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U.S. author Bill Bryson to lead English countryside charity

U.S. author Bill Bryson to lead English countryside charity

British-based American humorist Bill Bryson's love for this small island is no secret, but now he is dedicating himself to protecting its charms.
The Campaign to Protect Rural England's trustees on Wednesday endorsed Bryson as the conservation charity's next president _ a decision that must be finalized by a vote at the annual general meeting July 9.
"We're just delighted that Bill has agreed to be put forward ... He's a person who communicates how wonderful and precious England's countryside is to the widest possible audience," the organization's chairman, Sir Nigel Thompson, said.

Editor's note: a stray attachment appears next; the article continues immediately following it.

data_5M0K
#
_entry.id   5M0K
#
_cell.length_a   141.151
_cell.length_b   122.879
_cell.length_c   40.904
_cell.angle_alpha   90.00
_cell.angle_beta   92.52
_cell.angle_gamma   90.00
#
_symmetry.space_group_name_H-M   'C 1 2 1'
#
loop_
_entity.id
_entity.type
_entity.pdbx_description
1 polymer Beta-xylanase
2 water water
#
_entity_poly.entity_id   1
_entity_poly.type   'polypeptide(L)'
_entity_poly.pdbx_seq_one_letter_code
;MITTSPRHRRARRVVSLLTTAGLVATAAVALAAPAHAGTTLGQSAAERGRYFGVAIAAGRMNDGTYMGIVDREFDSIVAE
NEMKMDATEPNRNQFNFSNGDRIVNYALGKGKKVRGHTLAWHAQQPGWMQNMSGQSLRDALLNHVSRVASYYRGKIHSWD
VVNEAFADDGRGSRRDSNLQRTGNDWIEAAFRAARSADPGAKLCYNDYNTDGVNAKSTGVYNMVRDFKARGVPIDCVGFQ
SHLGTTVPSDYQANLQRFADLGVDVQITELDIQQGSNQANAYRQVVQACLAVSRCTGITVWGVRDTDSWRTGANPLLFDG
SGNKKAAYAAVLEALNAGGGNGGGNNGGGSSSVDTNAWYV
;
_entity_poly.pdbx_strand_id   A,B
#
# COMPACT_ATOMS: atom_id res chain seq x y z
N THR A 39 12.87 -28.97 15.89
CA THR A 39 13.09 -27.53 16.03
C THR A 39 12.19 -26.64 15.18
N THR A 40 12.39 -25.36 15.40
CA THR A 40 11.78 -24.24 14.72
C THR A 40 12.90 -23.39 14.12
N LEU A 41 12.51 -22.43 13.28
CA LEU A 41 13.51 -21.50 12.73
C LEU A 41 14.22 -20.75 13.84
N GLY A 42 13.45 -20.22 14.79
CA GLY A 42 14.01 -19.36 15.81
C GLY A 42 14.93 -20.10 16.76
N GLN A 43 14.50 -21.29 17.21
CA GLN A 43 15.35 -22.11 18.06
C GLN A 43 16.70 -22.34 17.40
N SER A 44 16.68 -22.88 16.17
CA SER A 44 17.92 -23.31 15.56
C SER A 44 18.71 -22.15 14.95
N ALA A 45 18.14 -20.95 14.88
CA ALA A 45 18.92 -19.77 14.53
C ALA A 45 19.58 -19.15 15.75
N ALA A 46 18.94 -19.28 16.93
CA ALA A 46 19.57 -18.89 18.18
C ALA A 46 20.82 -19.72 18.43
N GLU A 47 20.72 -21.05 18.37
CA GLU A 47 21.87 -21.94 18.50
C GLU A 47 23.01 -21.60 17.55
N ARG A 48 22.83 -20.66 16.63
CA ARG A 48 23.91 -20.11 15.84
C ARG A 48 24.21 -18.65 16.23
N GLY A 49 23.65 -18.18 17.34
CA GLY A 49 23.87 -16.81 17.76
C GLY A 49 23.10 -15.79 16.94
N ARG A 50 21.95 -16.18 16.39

Bryson _ who was born in Des Moines, Iowa, but has lived in Britain for most of the past 25 years _ celebrated England's beauty in best-selling books such as "Notes from a Small Island."
He said he planned to use his position to lobby lawmakers for stronger fines against people who litter.
"You're extremely lucky to have such beautiful countryside in this country," Bryson said in a British Broadcasting Corp. television interview.
"It's really important that this generation does all it can to preserve that," he said.
Bryson came to England as a 22-year-old backpacker in 1973 and met his wife while working at a hospital in Surrey, outside London. He became a full-time author after working for The Times and the Independent newspapers in the 1980s.
He has helped conservation causes as a commissioner for English Heritage, and Queen Elizabeth II made him an honorary member of Order of the British Empire last year for services to literature.
He would replace Max Hastings, a former editor of both The Daily Telegraph and Evening Standard, as president of the Campaign to Protect Rural England. Hastings has held the position since June 2002.


Updated : 2021-05-09 19:50 GMT+08:00